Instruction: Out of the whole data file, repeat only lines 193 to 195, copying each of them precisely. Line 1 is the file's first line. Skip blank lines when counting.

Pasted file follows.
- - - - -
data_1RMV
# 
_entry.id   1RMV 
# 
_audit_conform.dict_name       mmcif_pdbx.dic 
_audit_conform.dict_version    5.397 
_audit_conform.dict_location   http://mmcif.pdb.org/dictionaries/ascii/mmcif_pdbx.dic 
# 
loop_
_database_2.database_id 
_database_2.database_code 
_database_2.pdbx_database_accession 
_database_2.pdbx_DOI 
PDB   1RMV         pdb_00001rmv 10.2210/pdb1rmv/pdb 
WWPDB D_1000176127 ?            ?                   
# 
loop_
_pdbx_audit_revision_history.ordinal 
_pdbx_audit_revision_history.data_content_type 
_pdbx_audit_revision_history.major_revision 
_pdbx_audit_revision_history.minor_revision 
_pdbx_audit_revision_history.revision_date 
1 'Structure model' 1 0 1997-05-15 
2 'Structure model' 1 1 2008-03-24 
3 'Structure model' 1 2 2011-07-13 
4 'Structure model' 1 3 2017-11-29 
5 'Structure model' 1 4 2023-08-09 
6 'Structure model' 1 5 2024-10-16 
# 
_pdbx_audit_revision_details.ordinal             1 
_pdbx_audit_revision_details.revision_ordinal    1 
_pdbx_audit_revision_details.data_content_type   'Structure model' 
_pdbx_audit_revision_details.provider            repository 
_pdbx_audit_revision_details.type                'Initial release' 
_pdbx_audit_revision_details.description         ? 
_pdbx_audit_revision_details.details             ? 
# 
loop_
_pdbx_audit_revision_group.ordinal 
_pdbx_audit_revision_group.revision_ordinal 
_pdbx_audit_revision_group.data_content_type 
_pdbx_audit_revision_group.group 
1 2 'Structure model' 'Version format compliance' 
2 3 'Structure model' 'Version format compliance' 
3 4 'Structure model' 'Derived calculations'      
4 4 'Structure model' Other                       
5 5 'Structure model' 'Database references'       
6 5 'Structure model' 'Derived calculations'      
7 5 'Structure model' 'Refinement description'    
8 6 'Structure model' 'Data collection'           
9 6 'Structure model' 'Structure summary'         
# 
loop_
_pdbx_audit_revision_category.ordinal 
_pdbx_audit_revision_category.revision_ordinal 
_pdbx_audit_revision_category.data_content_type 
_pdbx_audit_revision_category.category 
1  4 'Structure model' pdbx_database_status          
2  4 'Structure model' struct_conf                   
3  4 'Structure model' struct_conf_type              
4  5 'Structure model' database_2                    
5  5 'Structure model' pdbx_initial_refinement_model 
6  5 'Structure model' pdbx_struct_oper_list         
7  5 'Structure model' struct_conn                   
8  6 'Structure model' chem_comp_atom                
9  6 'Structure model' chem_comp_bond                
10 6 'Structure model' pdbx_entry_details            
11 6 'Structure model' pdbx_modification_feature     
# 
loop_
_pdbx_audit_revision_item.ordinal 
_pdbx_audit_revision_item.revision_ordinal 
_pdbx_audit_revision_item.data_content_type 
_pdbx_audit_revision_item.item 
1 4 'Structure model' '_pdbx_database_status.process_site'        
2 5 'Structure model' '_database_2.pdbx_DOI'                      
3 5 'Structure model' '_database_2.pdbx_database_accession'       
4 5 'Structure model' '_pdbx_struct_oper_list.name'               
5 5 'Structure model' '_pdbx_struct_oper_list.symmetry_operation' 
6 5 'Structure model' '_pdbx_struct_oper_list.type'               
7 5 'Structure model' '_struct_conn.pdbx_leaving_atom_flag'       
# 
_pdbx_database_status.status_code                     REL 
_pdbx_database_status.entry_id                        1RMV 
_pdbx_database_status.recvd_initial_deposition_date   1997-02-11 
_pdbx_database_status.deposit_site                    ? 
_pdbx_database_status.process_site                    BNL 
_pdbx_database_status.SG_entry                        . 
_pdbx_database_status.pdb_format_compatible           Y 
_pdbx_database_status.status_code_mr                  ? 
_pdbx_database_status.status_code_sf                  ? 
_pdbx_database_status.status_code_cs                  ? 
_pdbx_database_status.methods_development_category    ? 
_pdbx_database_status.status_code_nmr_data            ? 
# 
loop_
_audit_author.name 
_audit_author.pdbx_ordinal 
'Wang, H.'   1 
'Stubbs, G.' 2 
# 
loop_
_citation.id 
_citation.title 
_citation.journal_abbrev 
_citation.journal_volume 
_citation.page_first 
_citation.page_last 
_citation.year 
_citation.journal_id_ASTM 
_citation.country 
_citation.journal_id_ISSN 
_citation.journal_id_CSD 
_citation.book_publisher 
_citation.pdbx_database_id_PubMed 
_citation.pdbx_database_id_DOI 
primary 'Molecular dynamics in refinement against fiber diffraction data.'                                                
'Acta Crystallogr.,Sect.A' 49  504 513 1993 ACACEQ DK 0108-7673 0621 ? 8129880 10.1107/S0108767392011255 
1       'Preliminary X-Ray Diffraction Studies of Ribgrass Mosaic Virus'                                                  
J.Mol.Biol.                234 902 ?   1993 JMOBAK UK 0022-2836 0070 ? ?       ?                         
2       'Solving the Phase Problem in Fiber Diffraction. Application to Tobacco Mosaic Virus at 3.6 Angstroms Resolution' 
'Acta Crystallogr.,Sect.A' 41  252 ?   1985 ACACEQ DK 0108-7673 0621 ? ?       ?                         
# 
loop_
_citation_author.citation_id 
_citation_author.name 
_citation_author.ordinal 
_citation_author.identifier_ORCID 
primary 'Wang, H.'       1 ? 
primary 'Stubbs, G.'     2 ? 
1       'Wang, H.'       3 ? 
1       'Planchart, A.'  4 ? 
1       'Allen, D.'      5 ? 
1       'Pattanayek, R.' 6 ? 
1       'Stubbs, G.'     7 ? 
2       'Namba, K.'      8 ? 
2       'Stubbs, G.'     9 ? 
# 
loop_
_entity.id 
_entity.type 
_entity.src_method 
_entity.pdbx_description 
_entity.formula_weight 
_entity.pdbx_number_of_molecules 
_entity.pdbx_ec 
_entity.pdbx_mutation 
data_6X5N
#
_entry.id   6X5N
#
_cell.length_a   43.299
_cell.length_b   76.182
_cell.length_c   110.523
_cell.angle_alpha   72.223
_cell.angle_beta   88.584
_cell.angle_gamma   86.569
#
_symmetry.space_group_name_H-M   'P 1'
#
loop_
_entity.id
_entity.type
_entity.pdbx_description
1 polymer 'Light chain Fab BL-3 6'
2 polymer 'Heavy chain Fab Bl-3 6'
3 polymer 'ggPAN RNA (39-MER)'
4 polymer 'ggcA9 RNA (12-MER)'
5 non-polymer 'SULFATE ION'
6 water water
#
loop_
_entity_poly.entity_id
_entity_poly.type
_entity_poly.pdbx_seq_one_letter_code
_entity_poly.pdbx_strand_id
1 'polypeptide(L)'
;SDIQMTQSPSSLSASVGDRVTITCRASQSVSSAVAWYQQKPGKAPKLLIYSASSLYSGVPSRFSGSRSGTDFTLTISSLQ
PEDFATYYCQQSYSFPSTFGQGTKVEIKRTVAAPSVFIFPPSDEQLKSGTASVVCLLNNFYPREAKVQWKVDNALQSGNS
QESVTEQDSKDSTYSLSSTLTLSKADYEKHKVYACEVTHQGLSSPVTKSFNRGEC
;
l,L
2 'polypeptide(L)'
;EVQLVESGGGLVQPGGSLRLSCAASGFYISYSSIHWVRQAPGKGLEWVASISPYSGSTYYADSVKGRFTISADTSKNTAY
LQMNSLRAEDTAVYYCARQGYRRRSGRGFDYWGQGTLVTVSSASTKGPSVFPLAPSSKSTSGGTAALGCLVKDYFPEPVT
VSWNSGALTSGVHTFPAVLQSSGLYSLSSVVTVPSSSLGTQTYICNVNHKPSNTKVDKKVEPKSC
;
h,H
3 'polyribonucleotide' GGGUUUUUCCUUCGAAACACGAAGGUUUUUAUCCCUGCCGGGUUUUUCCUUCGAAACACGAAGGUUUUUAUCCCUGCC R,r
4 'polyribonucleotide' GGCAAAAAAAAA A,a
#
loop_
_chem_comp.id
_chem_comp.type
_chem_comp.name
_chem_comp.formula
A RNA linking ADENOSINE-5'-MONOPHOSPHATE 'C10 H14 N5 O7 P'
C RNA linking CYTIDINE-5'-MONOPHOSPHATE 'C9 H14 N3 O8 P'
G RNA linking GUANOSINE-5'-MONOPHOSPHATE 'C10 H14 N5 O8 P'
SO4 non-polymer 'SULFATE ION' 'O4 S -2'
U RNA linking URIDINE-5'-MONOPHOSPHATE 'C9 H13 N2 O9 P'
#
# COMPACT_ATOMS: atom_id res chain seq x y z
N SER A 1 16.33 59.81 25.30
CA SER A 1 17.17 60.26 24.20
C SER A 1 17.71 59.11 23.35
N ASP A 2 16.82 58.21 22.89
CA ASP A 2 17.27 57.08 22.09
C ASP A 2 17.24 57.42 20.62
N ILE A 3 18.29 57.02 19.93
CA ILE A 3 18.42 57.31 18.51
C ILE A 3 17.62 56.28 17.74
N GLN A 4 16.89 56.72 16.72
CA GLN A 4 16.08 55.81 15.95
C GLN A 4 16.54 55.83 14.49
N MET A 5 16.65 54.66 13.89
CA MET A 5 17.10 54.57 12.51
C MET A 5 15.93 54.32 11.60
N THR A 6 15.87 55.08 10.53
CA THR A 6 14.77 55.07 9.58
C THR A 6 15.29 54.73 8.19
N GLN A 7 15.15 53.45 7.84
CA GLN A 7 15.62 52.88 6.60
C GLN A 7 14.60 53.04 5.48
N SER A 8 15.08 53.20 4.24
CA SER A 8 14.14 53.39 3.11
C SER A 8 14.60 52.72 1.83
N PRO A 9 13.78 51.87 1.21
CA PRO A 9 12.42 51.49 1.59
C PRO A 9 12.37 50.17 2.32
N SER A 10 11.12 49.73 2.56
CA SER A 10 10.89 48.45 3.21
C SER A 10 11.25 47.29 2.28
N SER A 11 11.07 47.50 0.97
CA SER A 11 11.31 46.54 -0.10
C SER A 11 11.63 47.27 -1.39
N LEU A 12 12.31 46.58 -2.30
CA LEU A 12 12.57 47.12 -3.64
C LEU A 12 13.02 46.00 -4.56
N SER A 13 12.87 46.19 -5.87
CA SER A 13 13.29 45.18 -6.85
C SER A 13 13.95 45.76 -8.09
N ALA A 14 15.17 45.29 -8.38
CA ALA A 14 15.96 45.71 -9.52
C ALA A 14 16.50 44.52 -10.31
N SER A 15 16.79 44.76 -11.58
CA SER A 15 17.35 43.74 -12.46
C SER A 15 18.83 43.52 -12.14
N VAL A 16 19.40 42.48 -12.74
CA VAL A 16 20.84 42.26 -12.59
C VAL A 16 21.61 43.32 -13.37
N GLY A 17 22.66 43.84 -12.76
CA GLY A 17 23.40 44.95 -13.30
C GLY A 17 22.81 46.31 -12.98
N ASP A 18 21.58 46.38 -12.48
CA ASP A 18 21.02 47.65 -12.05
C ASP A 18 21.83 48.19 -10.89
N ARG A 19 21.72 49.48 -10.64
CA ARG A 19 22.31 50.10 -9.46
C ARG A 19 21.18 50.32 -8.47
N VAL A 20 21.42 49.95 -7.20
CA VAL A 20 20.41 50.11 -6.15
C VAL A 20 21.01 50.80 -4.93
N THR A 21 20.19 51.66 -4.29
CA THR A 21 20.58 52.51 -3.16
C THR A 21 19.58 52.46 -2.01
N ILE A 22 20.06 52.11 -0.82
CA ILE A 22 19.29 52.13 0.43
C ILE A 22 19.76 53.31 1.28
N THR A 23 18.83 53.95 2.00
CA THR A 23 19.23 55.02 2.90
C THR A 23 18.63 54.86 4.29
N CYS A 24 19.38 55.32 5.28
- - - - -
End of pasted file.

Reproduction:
_chem_comp.id
_chem_comp.type
_chem_comp.name